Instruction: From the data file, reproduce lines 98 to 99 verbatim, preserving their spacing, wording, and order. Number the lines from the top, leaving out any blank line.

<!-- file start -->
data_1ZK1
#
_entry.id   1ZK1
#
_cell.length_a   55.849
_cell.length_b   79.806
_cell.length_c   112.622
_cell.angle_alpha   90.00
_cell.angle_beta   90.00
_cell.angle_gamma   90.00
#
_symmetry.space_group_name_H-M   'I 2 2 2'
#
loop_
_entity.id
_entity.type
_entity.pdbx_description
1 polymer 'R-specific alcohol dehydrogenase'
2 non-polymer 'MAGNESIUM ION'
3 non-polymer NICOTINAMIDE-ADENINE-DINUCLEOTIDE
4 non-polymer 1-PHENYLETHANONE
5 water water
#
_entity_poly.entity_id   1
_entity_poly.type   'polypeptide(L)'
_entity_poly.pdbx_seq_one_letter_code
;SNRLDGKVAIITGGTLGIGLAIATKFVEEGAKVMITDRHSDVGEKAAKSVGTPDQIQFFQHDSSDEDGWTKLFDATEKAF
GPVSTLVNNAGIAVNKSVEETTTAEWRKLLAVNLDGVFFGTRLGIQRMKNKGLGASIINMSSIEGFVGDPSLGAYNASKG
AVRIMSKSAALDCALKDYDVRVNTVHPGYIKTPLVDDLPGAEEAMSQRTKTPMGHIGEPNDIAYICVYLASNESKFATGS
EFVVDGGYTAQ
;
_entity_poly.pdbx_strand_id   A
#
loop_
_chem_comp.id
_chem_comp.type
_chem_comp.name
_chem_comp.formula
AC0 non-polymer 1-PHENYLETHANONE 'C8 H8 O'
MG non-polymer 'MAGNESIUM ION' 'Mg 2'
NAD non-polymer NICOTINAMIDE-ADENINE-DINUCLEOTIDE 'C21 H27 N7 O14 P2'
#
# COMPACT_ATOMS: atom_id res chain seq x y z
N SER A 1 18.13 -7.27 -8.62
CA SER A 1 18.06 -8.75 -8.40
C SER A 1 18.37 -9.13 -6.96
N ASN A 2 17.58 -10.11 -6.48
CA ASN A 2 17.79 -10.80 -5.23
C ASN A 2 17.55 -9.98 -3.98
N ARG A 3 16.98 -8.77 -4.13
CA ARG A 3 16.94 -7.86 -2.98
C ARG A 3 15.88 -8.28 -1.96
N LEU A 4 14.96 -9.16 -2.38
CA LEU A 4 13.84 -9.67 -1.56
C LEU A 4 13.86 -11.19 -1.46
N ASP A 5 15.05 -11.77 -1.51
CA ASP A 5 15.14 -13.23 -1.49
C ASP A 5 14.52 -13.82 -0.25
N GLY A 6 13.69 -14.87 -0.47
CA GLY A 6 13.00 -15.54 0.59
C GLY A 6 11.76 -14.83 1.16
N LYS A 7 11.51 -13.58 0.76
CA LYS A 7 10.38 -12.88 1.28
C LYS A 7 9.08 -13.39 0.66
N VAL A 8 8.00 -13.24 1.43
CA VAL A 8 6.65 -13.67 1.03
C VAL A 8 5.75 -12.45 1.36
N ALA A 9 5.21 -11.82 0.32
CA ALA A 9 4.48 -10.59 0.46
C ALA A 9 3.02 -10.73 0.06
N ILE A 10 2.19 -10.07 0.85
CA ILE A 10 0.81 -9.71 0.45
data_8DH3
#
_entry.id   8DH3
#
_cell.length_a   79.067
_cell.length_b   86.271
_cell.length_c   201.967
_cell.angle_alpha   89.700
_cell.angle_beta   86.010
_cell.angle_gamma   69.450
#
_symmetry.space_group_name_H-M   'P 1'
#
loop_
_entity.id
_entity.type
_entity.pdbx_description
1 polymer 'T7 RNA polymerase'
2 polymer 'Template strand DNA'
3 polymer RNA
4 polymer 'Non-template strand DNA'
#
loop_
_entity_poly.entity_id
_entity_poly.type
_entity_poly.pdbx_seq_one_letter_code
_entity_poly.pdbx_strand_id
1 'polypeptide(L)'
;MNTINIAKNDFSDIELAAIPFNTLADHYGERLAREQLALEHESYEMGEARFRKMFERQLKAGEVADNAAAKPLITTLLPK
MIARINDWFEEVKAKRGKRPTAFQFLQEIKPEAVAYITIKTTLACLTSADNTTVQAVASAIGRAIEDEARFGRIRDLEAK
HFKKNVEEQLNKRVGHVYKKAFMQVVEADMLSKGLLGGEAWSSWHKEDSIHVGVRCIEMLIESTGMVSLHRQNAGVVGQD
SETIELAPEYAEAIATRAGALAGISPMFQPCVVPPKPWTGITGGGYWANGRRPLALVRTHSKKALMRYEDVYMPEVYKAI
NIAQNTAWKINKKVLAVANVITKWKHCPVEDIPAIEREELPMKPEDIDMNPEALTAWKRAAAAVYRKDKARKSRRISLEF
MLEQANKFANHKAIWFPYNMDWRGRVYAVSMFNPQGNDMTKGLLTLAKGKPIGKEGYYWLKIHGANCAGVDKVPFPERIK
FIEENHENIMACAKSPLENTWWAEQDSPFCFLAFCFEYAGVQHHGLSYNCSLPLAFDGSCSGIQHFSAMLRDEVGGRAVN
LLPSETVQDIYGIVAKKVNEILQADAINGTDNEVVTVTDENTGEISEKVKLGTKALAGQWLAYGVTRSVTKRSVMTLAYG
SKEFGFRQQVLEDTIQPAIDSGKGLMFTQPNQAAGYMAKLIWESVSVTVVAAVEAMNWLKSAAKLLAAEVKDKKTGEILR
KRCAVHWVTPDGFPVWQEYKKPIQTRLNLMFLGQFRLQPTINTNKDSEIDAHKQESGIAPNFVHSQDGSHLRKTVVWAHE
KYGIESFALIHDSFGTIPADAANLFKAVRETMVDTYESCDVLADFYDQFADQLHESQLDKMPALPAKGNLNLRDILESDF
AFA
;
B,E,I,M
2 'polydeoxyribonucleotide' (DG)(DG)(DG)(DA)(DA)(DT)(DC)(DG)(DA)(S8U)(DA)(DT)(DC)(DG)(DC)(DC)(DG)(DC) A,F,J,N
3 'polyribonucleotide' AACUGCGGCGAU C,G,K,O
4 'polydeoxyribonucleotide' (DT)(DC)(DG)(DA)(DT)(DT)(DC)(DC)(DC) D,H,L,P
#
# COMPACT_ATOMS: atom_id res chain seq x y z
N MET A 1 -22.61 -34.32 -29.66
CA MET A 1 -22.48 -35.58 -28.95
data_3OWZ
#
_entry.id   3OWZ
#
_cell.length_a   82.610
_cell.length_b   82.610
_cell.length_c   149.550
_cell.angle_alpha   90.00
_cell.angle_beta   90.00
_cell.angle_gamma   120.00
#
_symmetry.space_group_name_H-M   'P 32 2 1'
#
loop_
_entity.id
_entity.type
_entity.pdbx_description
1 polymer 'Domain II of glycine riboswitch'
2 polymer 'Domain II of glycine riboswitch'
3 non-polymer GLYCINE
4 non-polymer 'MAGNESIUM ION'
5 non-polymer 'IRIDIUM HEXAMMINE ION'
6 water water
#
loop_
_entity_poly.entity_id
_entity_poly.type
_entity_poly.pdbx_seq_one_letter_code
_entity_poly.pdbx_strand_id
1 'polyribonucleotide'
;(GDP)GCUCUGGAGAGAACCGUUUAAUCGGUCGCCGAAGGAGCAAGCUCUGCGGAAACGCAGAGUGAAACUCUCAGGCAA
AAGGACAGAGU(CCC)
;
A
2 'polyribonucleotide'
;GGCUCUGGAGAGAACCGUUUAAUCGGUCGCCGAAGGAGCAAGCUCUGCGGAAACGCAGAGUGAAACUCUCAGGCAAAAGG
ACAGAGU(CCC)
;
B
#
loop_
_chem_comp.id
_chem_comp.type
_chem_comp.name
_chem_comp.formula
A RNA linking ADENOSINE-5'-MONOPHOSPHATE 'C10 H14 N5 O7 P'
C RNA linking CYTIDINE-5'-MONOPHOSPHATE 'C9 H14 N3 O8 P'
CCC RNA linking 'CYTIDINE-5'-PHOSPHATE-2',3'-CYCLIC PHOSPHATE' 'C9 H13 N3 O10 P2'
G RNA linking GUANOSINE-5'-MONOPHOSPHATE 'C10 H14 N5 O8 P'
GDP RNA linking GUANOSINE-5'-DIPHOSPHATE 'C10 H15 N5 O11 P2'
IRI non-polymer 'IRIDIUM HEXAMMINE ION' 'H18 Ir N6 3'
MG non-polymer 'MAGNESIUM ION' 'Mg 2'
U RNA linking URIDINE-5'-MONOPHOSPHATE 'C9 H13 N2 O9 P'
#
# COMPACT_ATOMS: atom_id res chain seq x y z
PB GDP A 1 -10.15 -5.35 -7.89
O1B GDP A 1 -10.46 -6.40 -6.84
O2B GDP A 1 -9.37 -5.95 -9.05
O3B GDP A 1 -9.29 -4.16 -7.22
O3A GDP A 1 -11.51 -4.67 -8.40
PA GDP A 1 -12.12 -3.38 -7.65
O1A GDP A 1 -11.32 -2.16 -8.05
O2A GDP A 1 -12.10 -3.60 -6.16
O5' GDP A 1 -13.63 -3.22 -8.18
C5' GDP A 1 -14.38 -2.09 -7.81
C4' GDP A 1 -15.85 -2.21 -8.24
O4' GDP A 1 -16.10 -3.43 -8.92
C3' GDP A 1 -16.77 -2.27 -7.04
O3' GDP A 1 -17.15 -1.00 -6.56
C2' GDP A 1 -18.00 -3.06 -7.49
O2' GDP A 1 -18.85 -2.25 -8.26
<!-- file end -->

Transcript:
_entity_poly.pdbx_seq_one_letter_code
_entity_poly.pdbx_strand_id